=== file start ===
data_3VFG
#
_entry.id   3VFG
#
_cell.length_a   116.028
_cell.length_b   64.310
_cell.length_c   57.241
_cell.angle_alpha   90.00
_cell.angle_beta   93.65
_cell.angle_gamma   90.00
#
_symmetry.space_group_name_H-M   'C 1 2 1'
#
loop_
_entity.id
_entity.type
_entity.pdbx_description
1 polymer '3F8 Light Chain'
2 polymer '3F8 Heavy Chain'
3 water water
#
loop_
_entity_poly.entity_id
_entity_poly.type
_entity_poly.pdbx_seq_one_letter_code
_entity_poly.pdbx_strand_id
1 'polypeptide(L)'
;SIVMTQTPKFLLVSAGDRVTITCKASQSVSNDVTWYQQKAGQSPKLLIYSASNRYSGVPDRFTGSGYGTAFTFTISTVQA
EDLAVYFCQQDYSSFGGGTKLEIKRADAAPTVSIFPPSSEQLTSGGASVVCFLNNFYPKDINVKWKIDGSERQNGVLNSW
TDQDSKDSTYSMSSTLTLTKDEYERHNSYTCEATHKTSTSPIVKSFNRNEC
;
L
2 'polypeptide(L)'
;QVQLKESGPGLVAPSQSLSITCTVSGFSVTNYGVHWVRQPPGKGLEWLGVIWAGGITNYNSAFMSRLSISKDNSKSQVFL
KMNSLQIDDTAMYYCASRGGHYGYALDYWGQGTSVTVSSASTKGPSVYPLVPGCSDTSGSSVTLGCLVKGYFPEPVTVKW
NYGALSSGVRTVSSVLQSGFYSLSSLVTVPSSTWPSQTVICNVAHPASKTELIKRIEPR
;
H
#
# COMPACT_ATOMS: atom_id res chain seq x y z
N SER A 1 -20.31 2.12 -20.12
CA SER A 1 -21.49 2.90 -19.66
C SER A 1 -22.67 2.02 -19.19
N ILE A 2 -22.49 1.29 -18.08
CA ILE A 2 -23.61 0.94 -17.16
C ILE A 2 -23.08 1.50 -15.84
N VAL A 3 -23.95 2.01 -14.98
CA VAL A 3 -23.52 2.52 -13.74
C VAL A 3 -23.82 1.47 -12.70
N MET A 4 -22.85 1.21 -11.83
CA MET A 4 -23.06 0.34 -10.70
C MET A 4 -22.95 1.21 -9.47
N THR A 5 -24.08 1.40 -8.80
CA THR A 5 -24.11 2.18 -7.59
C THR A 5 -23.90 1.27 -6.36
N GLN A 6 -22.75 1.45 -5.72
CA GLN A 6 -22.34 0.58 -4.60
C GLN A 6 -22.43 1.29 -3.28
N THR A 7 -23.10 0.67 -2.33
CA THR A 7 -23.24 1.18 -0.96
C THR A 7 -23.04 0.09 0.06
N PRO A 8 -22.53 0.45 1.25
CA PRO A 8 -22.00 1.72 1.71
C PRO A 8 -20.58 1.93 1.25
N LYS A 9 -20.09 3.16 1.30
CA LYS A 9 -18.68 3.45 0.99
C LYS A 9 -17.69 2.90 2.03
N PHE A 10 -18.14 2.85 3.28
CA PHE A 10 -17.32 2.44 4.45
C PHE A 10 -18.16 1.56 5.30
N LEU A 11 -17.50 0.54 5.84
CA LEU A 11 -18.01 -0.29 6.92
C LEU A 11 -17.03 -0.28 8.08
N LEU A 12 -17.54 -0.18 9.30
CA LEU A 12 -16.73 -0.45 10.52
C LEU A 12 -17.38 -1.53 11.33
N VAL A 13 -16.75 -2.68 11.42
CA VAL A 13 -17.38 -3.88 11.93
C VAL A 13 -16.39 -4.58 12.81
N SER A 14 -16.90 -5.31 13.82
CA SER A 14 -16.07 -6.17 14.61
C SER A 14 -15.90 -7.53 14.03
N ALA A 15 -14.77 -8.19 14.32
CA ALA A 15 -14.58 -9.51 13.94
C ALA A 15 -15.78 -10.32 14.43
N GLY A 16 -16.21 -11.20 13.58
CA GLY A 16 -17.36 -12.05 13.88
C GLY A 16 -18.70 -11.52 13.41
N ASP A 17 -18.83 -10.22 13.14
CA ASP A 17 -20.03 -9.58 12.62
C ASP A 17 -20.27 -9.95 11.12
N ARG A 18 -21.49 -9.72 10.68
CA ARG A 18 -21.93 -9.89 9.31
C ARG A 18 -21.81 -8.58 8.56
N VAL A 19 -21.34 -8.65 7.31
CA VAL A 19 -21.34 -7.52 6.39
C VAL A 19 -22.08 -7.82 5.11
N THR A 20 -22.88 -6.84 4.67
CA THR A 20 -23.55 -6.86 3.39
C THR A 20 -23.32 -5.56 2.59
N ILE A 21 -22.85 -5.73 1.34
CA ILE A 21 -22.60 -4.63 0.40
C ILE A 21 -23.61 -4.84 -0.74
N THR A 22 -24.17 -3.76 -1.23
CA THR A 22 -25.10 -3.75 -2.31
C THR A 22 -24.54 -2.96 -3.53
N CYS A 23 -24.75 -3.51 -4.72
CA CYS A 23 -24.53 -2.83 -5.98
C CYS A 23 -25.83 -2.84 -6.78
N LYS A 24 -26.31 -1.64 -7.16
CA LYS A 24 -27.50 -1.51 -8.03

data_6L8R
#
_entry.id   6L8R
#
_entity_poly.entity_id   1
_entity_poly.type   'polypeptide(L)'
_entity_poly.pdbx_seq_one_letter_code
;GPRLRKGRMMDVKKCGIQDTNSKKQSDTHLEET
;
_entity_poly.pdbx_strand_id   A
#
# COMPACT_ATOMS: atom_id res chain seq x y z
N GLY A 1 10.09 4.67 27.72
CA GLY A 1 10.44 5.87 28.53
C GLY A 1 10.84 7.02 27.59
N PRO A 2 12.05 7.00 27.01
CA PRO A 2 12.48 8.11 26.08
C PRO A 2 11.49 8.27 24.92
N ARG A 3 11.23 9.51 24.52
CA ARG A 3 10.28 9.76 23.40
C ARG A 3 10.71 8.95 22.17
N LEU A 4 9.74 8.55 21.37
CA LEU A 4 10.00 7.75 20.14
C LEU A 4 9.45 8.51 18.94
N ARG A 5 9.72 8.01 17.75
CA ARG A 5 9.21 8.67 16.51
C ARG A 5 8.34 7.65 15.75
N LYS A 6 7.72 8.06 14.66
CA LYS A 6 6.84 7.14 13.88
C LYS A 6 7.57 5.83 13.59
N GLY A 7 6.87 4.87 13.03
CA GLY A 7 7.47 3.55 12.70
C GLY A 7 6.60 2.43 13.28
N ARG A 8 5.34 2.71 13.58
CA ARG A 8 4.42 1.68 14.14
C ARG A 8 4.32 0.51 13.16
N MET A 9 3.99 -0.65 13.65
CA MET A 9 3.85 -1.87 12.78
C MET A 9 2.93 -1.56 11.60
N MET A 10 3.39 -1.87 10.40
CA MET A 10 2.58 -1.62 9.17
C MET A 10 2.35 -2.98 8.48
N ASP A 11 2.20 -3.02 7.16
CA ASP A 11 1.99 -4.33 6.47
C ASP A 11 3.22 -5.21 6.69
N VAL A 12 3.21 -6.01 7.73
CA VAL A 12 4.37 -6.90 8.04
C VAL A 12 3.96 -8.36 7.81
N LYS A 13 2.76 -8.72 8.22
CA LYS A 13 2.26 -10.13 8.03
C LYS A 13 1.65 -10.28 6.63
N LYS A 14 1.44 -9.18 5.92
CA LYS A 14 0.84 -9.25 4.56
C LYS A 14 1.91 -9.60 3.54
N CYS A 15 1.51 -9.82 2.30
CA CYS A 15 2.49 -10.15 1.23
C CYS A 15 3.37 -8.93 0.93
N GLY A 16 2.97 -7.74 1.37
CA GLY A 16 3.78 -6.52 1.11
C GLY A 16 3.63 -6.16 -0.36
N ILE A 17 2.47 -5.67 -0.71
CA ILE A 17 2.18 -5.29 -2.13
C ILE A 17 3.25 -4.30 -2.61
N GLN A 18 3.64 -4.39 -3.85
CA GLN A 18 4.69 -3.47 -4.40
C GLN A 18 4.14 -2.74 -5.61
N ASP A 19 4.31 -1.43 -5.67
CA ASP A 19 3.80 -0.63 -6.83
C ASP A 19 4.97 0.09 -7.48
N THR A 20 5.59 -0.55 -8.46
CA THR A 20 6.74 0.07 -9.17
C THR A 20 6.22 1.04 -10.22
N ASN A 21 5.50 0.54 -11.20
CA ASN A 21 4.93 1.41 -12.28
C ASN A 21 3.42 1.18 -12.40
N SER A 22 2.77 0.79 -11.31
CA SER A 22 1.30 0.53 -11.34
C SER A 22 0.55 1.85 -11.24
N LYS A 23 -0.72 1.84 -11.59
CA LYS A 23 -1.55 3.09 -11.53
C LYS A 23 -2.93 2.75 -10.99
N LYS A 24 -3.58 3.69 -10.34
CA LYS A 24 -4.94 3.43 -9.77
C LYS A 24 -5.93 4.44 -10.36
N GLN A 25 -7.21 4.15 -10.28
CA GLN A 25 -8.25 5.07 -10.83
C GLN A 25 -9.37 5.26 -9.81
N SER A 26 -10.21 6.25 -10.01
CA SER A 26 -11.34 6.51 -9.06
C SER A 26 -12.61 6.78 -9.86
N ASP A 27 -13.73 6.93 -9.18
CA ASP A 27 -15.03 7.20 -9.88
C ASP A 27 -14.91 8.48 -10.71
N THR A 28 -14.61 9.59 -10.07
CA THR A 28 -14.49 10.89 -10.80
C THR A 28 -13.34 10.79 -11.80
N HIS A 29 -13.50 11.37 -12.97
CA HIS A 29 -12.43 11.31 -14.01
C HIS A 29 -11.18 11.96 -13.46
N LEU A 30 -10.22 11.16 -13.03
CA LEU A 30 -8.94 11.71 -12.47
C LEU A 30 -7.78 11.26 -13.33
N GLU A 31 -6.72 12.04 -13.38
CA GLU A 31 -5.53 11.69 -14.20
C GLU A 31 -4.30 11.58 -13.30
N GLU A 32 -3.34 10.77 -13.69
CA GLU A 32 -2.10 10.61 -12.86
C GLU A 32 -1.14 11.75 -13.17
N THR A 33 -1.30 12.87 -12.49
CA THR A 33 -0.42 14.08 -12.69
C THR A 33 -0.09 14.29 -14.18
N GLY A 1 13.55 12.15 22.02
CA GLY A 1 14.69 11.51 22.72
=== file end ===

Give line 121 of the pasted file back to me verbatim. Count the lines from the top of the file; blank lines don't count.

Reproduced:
_entity_poly.pdbx_strand_id   A